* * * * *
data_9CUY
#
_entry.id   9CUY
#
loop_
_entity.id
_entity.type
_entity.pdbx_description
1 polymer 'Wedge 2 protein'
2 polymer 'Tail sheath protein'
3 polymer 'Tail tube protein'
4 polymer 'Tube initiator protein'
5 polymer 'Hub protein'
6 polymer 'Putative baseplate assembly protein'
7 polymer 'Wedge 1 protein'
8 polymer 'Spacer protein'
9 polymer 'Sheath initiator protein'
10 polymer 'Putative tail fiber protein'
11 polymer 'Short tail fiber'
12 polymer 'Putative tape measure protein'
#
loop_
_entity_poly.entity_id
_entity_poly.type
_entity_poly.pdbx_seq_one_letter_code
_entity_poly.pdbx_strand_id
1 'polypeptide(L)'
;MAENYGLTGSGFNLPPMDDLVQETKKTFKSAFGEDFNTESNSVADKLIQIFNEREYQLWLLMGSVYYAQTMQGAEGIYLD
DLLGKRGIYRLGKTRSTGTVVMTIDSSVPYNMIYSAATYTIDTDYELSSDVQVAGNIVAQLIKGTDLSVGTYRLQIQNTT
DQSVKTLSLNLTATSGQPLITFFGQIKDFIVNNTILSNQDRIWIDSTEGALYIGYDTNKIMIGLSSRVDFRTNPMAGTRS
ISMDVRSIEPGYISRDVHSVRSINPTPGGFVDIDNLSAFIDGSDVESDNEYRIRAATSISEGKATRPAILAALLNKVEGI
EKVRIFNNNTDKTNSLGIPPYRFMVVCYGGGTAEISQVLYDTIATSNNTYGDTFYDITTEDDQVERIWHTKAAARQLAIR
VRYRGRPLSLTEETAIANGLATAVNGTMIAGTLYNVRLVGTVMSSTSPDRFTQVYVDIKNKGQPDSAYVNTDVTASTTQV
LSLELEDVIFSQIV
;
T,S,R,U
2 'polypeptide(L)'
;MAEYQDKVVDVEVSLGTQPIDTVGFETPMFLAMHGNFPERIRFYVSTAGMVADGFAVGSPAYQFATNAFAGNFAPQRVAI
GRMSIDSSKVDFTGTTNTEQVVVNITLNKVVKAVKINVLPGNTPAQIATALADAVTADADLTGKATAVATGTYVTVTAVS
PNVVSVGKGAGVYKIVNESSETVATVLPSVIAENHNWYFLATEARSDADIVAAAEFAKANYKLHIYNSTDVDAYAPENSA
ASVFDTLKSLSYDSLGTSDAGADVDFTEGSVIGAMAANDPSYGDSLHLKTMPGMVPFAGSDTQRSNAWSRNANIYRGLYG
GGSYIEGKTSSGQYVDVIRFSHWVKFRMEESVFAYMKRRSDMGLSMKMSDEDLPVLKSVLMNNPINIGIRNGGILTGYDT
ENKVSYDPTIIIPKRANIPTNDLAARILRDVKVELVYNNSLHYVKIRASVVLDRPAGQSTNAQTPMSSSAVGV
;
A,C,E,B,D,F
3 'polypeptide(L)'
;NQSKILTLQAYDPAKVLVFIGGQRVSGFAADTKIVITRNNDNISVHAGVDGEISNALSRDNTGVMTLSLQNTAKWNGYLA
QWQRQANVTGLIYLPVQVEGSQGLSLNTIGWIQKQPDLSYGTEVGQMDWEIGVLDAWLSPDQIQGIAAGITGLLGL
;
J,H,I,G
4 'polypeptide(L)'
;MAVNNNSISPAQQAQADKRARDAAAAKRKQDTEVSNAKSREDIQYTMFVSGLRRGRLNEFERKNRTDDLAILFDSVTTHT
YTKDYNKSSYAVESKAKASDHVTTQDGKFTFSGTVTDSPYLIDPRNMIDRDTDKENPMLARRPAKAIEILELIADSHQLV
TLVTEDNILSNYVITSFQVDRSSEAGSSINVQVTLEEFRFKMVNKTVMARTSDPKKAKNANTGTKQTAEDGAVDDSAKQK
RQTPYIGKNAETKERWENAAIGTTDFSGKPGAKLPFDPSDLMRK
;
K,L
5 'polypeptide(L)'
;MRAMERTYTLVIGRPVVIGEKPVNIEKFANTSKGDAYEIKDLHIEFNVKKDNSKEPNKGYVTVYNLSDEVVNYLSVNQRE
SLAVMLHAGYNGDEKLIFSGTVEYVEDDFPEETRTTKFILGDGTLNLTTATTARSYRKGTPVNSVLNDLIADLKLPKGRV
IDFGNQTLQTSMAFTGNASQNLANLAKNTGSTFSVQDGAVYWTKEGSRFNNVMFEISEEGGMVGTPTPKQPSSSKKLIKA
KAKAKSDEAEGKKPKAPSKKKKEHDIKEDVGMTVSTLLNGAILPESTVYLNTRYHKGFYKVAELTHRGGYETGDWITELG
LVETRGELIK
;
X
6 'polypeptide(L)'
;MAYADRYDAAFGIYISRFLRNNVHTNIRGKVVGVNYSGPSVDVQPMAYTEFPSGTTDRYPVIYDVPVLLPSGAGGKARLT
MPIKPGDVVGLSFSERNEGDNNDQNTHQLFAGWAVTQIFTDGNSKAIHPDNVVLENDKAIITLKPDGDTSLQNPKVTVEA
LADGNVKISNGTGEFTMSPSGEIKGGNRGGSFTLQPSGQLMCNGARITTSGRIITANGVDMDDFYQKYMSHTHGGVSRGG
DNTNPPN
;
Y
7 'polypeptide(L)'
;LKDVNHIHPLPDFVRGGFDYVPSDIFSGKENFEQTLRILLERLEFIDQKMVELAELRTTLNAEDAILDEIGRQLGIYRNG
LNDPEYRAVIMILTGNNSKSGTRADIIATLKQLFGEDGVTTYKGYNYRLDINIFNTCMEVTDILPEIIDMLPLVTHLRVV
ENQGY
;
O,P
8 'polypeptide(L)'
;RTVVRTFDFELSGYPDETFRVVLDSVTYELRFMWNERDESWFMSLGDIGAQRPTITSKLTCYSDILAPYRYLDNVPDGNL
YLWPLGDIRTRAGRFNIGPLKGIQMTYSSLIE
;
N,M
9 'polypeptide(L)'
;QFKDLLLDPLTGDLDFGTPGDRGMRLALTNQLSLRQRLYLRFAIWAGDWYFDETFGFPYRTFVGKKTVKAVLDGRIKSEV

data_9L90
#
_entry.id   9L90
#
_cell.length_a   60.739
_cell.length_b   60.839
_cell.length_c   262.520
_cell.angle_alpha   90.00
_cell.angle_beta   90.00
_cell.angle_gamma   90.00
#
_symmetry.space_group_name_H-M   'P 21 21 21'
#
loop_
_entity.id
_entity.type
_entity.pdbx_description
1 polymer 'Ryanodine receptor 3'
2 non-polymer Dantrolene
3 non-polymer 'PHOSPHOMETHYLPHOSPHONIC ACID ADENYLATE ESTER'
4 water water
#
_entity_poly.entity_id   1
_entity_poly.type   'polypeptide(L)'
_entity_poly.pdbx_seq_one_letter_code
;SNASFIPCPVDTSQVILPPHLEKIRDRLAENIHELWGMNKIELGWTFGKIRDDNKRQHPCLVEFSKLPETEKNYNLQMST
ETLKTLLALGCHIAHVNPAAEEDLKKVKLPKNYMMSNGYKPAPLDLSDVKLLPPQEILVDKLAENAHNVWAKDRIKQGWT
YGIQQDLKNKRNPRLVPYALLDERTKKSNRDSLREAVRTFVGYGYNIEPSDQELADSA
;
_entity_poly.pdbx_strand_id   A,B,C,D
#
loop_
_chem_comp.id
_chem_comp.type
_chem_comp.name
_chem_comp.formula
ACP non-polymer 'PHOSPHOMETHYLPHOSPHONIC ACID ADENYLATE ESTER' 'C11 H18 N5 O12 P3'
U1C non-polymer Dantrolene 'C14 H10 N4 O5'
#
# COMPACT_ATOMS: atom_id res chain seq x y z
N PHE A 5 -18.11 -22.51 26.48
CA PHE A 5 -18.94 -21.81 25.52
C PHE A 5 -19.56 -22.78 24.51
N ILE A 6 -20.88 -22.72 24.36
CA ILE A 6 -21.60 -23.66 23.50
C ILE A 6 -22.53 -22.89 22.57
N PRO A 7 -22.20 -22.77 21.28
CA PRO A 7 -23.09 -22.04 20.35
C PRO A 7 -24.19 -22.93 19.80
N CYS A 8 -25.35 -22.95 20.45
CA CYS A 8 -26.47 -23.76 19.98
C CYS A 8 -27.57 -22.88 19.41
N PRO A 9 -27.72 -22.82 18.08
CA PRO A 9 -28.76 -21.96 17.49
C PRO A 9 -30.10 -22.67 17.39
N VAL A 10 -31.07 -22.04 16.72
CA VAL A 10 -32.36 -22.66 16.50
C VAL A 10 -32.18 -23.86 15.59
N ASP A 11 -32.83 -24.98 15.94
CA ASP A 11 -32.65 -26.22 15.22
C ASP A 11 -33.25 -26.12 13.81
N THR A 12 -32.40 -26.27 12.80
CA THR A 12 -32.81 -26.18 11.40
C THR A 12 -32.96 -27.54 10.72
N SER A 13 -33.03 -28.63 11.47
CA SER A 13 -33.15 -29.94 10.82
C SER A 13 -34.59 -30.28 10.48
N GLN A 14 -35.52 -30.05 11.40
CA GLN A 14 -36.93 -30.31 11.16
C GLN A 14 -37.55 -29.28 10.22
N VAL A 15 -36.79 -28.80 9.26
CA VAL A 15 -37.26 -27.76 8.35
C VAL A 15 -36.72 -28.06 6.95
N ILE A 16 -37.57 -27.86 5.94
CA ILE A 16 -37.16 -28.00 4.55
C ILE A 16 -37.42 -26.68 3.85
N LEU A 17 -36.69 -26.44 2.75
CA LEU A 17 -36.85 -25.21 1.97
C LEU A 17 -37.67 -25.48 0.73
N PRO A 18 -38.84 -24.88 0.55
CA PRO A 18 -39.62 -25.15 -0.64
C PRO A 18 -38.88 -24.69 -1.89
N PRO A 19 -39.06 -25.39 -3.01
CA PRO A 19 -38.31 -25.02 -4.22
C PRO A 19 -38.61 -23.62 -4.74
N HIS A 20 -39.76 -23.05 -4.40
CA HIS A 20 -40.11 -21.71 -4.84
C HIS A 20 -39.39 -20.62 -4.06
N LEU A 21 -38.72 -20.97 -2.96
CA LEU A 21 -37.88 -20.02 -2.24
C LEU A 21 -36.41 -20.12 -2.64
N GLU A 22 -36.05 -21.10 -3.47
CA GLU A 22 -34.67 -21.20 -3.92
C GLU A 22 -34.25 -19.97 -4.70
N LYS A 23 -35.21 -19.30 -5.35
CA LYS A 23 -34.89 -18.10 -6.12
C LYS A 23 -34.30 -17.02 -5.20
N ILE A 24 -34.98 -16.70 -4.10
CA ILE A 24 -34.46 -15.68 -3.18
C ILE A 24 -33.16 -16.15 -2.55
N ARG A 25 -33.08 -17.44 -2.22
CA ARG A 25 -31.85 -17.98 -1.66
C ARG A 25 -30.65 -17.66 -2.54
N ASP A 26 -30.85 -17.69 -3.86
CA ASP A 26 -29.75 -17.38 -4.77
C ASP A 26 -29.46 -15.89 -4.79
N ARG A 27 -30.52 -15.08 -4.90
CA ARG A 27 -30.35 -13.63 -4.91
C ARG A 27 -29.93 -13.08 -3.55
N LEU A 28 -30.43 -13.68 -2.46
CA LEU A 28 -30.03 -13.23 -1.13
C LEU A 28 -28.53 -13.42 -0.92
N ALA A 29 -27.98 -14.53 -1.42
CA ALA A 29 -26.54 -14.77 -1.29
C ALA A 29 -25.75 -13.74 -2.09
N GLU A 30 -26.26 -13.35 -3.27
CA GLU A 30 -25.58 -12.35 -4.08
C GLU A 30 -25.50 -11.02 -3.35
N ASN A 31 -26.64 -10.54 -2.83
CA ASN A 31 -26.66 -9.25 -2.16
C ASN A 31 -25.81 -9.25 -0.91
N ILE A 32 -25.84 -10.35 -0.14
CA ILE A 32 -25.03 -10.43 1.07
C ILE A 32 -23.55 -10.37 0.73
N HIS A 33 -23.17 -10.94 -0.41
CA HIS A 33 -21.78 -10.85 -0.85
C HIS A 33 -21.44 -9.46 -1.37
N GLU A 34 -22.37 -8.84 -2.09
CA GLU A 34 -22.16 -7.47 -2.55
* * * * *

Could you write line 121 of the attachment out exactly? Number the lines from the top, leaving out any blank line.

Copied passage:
_chem_comp.formula